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U.S. Slips In World Well-Being Rankings; Panama Is No. 1

Panama was found to have the most people with high well-being, and Afghanistan the least, in a new Gallup world index.

As a region, the Americas fare quite well in Gallup's new global index of personal well-being, but the U.S. fell from No. 12 to No. 23 worldwide. The top 10 includes Costa Rica, Belize, and Mexico.

Panama took the top spot for the second straight year in the Gallup-Healthways Country Well-Being report, with Costa Rica second. Switzerland was the top European country, in fourth. At No. 23, the U.S. is one spot behind Israel and one ahead of Canada.

If you're looking to boost your own well-being, you might want to boost your leisure activities — maybe even take a vacation. As NPR reported in 2009, the benefits can include "lower blood pressure, lower stress hormones and smaller waists."

To create its global index, Gallup looked at how people in 145 countries and areas respond to questions about five areas related to their well-being: purpose; social; financial; community; and physical (see the questions at bottom of this post).

World's top 10 — percent thriving

1. Panama — 53
2. Costa Rica — 47.6
3. Puerto Rico — 45.8
4. Switzerland — 39.4
5. Belize — 38.9
6. Chile — 38.7
7. Denmark — 37
8. Guatemala — 36.3
9. (tie) Austria — 35.6
9. (tie) Mexico — 35.6

Worldwide, only about one in six adults are considered to be thriving or to have strong or consistent results in at least three of those five areas, Gallup says.

"Latin Americans in particular have higher levels of well-being than any other regional group," the polling firm says. "Residents of many Latin American countries are among the most likely in the world to report daily positive experiences such as smiling and laughing, feeling enjoyment, and feeling treated with respect each day."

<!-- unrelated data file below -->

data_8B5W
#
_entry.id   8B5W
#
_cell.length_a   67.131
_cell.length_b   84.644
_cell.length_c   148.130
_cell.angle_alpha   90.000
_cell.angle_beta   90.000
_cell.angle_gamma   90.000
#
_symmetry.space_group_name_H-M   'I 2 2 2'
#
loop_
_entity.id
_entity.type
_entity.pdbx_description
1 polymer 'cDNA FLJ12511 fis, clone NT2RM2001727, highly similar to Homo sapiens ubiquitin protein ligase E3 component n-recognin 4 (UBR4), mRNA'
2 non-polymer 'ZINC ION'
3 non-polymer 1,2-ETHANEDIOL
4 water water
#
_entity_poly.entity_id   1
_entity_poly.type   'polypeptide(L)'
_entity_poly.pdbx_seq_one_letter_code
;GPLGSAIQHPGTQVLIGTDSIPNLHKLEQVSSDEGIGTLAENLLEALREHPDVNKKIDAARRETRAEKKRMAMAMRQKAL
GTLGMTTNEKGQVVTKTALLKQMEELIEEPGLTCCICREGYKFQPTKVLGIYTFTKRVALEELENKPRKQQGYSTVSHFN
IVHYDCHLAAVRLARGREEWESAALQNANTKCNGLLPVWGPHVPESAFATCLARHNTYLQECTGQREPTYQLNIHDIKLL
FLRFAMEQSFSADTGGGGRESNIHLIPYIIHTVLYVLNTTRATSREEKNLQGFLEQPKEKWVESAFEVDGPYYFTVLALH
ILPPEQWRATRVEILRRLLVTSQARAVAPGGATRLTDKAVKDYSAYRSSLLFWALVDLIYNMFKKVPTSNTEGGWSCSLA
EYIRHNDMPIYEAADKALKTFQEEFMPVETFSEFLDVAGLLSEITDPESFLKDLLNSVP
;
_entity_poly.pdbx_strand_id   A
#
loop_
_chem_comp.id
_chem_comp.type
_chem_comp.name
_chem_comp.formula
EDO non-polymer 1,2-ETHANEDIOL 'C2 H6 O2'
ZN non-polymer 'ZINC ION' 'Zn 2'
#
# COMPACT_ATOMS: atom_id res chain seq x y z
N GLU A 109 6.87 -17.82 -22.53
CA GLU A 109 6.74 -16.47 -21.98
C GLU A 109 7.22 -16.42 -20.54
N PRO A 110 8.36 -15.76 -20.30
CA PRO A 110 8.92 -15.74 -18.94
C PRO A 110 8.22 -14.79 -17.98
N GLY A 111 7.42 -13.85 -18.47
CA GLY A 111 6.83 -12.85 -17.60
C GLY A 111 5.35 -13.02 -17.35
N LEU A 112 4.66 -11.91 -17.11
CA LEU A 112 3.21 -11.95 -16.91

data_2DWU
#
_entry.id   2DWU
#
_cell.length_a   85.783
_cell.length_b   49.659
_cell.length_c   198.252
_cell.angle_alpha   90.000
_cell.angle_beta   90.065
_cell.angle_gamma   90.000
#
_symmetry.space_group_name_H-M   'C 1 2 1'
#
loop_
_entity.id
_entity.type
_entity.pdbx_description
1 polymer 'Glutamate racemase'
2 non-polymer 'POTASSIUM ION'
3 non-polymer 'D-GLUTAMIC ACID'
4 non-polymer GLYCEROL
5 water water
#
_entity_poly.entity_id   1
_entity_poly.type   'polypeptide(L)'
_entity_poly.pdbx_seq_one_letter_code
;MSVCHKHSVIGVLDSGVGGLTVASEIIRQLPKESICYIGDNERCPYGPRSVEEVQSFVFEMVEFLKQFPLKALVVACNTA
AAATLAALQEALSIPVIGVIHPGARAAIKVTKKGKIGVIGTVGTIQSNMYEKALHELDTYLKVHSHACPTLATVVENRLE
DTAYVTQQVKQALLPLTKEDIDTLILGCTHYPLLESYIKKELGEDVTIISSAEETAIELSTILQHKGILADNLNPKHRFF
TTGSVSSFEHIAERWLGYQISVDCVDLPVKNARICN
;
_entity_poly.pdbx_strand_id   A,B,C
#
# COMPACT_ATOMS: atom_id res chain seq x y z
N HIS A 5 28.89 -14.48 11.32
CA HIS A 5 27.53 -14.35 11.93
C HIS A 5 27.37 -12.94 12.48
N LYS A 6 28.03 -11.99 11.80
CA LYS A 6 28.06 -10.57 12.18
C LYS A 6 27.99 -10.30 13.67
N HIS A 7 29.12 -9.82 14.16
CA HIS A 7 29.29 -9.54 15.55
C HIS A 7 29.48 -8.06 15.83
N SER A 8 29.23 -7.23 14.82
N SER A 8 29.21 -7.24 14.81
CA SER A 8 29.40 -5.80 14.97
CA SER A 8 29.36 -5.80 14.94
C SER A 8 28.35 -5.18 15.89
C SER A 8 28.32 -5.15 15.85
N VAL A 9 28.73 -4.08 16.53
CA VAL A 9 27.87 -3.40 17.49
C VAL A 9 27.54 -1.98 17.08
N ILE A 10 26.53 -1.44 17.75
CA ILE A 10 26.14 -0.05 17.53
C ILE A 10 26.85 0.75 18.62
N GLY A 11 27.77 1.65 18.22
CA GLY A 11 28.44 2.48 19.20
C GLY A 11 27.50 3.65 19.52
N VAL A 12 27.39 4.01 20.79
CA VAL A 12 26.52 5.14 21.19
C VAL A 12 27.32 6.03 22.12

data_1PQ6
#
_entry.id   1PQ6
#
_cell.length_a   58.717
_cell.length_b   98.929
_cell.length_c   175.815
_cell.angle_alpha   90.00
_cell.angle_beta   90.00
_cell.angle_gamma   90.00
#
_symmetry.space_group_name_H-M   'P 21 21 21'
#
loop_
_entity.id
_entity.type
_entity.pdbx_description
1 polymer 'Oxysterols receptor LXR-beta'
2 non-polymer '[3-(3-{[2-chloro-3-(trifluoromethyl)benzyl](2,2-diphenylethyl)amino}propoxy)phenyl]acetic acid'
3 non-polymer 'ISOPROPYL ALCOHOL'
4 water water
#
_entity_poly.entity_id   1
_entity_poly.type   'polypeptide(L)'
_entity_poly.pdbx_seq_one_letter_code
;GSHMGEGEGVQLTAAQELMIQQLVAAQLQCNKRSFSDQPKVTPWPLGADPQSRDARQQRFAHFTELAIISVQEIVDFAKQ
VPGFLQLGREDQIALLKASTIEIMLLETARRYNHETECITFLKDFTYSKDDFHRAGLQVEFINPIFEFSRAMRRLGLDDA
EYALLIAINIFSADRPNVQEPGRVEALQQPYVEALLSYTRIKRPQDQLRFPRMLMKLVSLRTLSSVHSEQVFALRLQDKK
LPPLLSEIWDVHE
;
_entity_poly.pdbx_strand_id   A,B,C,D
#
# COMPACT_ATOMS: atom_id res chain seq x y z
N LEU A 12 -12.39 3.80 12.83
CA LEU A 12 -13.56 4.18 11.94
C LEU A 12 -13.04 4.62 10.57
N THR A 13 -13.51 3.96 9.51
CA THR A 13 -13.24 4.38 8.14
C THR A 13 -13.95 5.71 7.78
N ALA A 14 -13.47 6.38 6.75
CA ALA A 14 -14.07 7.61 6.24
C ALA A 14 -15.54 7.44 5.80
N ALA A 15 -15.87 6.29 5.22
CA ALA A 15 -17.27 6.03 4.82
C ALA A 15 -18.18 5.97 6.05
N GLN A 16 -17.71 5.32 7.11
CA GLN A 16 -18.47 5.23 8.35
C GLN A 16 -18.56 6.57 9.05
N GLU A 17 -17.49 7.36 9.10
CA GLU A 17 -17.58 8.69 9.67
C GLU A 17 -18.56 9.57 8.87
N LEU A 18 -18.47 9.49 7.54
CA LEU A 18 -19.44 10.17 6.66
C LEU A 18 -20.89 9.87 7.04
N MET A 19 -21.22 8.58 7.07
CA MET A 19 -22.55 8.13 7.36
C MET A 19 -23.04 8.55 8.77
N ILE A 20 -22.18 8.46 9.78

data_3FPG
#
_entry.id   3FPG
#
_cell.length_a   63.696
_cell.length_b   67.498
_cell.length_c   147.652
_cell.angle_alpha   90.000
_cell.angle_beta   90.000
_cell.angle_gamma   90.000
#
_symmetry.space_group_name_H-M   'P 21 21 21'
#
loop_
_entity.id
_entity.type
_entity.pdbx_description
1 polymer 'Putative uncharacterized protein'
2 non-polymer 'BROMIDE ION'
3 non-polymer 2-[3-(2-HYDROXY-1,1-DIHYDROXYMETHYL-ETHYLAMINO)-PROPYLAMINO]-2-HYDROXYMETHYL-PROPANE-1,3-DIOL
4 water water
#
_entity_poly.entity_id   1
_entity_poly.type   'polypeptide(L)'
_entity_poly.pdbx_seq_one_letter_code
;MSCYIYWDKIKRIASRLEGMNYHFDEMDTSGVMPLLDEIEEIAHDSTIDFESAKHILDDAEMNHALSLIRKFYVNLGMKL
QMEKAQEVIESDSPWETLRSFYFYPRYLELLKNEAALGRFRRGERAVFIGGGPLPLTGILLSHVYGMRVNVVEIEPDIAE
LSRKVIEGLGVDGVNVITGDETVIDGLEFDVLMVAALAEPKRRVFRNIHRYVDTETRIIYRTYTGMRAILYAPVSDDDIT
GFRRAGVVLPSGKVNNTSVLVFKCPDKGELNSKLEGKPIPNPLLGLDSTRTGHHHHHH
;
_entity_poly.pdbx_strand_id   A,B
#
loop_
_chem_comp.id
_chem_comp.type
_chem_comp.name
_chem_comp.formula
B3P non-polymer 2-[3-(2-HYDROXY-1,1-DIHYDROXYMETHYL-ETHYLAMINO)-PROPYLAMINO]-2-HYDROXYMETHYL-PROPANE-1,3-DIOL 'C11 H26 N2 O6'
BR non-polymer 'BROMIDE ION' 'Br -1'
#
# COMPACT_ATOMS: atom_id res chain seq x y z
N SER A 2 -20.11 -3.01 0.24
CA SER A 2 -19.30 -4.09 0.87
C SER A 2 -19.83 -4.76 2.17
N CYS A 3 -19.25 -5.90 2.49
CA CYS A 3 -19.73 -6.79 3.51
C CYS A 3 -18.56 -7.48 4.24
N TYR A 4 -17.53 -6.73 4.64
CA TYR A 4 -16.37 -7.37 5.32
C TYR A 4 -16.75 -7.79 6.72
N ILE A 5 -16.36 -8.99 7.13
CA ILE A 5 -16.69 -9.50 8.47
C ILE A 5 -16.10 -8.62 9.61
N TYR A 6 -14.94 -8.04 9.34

Among regions, sub-Saharan Africa was found to be the least thriving over all. But the worst circumstances were found in Afghanistan, which finished last in several categories.

Gallup notes:

"Subjective well-being does not necessarily correlate with GDP, the presence of conflict or other absolute indicators. War-torn populations such as those in Afghanistan may have extremely low well-being, but Gallup and Healthways also found low levels of well-being in countries that are relatively stable, such as Croatia, South Korea and Singapore."

Noting that many countries struggle to have a population that thrives in at least three areas, Peter Choueiri, president of Healthways International, says that there's "a huge opportunity" for improvement, by political, community and business leaders.

"There are proven interventions that these leaders can and should leverage to improve the health and well-being of their population and, at the same time, create measurable economic value," Choueiri said.

In compiling the index, Gallup says it collected data through 146,000 interviews.

To get a sense of how people are doing, Gallup asked people to say how they felt about two aspects of each of its five elements:


You like what you do every day.
You learn or do something interesting every day.


Someone in your life always encourages you to be healthy.
Your friends and family give you positive energy every day.


You have enough money to do everything you want to do.
In the last seven days, you have worried about money.


The city or area where you live is a perfect place for you.
In the last 12 months, you have received recognition for helping to improve the city or area where you live.


In the last seven days, you have felt active and productive every day.
Your physical health is near-perfect.

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